Meanwhile back in the culture wars marriage continues to be a battlefront. While the final outcome is assured – for if there is no family there will be no society at all – it can be assured with greater or lesser pain. Spain is probably the country in the world – at least in the catholic world – where the State has taken the most aggressive anti-family position of all. But Catholics are fighting back. The Archbishop of Madrid, Cardinal Antonio Rouco Varela, in launching a pastoral plan for his diocese some time ago, pointed out that “the crisis affecting marriage and family is an extremely serious one. When someone does not want to hear the most fundamental truth about marriage, that it is a union between a man and a woman, when the ideas are not clear, where have we come? When one believes that he can invent other life formulas for his own interests, we are at the root of the crisis, the crisis of faith.” He pointed out the importance of being aware of what is happening in the world concerning the family, of “understanding how the family is the most important human path and that it is indispensable for knowing Christ and his Law in the world…and is the source of life and hope for humanity.” The work that has to be done, he said, calls for “dedication and extraordinary commitment.”

 

“Out of the mouths of babes (well, not quite babes) …”  was the phrase  which came to mind recently when reading about a survey carried out in Britain at the end of last year. And perhaps out of those mouths came hope for the future of both faith and family. The survey was carried out among 1500 children under the age of ten and it reveals a lot more sense that you get among many surveys carried out among their elders. While God was not in first place among the things they really want he was in the top ten. Predictably being a ‘Celebrity’ with good looks tops the list with wealth in third position and health at number four. God however is the most famous person in the entire world, beating George Bush into second place. Also on the ‘Top Ten’ list of famous people were Jesus and Father Christmas. What, not Richard Dawkins?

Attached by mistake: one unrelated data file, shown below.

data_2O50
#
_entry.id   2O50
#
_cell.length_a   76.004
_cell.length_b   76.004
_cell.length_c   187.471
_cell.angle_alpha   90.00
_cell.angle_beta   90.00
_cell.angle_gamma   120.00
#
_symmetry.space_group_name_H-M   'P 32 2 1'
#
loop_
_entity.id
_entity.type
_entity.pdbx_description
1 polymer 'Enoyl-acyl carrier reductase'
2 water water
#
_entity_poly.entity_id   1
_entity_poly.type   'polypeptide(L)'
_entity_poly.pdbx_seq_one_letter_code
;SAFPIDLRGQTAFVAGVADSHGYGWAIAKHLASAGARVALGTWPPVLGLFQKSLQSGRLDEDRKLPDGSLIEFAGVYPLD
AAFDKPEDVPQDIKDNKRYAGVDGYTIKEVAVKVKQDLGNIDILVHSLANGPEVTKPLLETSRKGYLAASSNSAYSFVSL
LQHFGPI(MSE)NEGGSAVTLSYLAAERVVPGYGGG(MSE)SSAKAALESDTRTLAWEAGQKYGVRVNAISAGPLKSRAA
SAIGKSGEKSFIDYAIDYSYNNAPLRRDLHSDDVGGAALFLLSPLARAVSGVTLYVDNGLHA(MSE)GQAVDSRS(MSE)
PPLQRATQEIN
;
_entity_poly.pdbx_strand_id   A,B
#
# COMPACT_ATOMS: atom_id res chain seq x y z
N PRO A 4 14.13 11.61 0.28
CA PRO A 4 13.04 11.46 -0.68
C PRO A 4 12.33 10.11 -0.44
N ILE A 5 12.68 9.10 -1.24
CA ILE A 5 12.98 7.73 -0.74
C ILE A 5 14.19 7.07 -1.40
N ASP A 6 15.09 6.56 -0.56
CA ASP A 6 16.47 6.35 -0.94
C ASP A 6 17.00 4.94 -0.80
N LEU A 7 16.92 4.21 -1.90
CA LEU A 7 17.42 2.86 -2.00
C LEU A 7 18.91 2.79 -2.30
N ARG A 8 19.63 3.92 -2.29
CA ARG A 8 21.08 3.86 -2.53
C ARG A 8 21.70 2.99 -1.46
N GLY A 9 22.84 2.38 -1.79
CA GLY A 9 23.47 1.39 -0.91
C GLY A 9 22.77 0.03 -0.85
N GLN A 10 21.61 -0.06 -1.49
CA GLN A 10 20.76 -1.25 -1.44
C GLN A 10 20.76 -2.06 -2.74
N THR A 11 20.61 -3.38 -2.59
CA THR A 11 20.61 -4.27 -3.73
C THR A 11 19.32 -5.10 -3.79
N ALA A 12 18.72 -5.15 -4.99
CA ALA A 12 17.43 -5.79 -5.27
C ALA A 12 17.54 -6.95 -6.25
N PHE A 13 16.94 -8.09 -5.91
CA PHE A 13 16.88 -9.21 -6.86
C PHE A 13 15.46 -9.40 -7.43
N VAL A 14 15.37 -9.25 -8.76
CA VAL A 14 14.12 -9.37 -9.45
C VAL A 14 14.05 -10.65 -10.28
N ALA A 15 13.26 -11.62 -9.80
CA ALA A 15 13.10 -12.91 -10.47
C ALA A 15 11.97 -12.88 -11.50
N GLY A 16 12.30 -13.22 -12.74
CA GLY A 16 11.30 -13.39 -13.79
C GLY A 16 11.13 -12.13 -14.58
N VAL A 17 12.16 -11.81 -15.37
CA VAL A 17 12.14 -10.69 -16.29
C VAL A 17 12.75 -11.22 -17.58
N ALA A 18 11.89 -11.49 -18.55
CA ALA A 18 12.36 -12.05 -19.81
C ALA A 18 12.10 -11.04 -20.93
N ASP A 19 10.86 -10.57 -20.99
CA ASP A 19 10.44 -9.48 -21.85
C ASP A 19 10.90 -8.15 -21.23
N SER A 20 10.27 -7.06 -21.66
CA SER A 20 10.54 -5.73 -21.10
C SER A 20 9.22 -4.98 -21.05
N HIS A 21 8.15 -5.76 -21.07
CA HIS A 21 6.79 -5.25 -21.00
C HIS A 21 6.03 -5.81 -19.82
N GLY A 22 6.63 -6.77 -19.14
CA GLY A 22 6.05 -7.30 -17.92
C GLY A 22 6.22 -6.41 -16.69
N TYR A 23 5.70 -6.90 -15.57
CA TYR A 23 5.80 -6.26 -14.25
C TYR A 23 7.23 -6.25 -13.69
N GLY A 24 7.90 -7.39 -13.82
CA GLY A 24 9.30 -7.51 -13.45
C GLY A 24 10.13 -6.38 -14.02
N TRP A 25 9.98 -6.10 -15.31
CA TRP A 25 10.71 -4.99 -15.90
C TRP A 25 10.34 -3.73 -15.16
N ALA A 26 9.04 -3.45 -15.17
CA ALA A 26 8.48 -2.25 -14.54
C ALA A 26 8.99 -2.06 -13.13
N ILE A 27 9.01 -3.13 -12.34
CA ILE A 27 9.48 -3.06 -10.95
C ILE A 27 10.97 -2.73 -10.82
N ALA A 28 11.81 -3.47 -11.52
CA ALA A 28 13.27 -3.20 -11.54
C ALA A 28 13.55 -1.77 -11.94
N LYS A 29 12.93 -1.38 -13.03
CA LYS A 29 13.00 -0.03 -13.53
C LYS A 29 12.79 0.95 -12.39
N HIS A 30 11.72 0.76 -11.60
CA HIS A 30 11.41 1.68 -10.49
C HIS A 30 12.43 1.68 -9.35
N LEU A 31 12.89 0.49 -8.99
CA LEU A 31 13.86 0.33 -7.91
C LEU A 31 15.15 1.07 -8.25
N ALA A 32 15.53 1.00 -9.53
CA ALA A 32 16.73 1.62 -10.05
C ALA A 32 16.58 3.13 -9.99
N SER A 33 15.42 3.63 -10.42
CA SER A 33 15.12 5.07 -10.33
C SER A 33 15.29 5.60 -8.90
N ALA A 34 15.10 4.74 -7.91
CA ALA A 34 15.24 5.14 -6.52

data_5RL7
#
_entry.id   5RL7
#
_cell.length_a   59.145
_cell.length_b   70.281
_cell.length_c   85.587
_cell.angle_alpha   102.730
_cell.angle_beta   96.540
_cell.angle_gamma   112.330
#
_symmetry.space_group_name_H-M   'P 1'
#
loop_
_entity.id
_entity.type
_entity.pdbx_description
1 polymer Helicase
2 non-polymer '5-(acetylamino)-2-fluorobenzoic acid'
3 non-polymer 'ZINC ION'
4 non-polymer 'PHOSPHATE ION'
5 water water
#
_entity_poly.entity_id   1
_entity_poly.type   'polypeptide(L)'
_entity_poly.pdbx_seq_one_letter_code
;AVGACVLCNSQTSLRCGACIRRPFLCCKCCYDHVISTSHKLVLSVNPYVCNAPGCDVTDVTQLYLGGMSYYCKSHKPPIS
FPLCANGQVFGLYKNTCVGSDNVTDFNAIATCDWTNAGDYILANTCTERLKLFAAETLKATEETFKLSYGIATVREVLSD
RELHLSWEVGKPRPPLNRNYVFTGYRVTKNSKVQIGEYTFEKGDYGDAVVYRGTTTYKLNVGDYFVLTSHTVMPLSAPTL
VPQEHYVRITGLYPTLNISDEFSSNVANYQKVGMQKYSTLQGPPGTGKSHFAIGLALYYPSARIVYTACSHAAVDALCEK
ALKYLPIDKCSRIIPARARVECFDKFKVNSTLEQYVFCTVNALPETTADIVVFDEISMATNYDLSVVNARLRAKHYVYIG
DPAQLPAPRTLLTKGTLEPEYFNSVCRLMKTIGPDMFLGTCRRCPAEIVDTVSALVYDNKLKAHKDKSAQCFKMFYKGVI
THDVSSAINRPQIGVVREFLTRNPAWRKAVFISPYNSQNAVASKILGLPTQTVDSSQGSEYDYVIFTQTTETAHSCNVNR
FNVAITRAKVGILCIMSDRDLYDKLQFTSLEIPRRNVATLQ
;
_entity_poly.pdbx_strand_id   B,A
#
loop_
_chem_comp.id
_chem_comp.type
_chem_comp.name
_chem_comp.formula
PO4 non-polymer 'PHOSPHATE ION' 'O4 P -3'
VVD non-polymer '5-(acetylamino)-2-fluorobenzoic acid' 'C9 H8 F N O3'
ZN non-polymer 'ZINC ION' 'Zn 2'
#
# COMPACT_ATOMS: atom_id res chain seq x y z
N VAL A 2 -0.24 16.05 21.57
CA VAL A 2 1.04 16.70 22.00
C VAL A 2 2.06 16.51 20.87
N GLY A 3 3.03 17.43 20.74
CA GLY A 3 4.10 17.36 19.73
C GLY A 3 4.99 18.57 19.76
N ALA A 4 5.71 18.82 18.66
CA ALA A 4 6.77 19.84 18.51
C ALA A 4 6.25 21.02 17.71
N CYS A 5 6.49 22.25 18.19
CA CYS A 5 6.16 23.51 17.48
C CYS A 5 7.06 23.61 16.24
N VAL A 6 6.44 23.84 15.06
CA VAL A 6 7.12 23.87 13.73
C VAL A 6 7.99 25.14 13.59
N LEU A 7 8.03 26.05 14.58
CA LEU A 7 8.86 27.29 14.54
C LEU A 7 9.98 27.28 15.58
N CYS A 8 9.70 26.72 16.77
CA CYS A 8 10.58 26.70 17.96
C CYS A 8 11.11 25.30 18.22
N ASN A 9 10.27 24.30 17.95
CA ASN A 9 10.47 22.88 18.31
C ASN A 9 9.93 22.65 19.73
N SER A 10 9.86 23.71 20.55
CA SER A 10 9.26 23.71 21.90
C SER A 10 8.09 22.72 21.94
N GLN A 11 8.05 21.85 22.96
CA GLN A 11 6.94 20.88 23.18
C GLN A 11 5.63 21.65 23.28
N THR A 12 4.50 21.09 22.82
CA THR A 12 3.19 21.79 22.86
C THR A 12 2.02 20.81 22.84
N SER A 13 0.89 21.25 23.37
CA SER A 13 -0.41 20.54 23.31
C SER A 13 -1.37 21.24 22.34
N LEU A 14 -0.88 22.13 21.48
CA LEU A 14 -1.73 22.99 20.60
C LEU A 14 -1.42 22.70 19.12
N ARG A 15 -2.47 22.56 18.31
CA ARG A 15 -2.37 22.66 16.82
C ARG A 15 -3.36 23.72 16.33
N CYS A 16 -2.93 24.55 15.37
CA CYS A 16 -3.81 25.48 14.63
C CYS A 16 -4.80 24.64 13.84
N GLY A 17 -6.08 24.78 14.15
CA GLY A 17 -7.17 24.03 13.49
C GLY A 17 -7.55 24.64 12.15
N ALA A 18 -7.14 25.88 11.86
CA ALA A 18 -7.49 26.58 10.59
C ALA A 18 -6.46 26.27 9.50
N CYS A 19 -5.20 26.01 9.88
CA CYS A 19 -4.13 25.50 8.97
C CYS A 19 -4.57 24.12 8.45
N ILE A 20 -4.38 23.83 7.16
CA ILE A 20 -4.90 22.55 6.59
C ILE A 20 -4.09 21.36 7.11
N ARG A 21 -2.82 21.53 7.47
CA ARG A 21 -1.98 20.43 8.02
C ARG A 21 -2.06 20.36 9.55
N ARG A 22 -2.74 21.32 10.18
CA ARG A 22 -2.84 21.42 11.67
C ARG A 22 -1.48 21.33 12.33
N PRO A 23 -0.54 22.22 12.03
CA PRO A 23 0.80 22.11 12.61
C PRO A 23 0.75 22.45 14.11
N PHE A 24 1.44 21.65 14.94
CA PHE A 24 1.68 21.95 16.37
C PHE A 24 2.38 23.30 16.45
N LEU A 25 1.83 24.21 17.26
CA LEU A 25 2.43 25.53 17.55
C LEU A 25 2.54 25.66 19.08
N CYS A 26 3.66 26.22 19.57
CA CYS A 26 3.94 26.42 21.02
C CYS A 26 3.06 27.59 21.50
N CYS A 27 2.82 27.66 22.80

Killing and wars top the list of the very worst things in the world, but divorce is up there as well and it is the thing which most of them would ban if they had the power.

Just over three quarters of the children questioned thought they would probably marry when they grow up although 21% gave a definite ‘No’. Most of them want to have children, with the majority opting for one or two.

 

And speaking of Richard Dawkins, this little letter caught my eye some time ago:

“Sir, I have always taken Professor Dawkins for an ingenious invention of The Daily Telegraph to amuse us in difficult times. Now I am assured by acquaintances that he truly exists. I am sorry: I really cannot bring myself to believe in him.”

 

Finally, something to put family in its true and positive perspective in the words of a twentieth century heroine. Audrey Roche, the only woman decorated for wartime bravery at sea, died recently. Her obituary in The Daily Telegraph on February 6 recounts her heroics after her ship was torpedoed by the Germans in the Mediterranean and she saved the life of an injured seaman by giving her lifebelt to him. It also details her eventful life in India and Kenya after the war.  On being asked in 2003 if her time in the Royal Navy was the most important part of her life, she replied: “Good heavens, no. My family is the best time of my life.” She is survived by her five children. Hopefully, we shall see her like again.

Michael Kirke, formerly of The Irish Press, is now a freelance writer. His views can be responded to at mjgkirke@eircom.net  Other writing can be found at www.mercatornet.com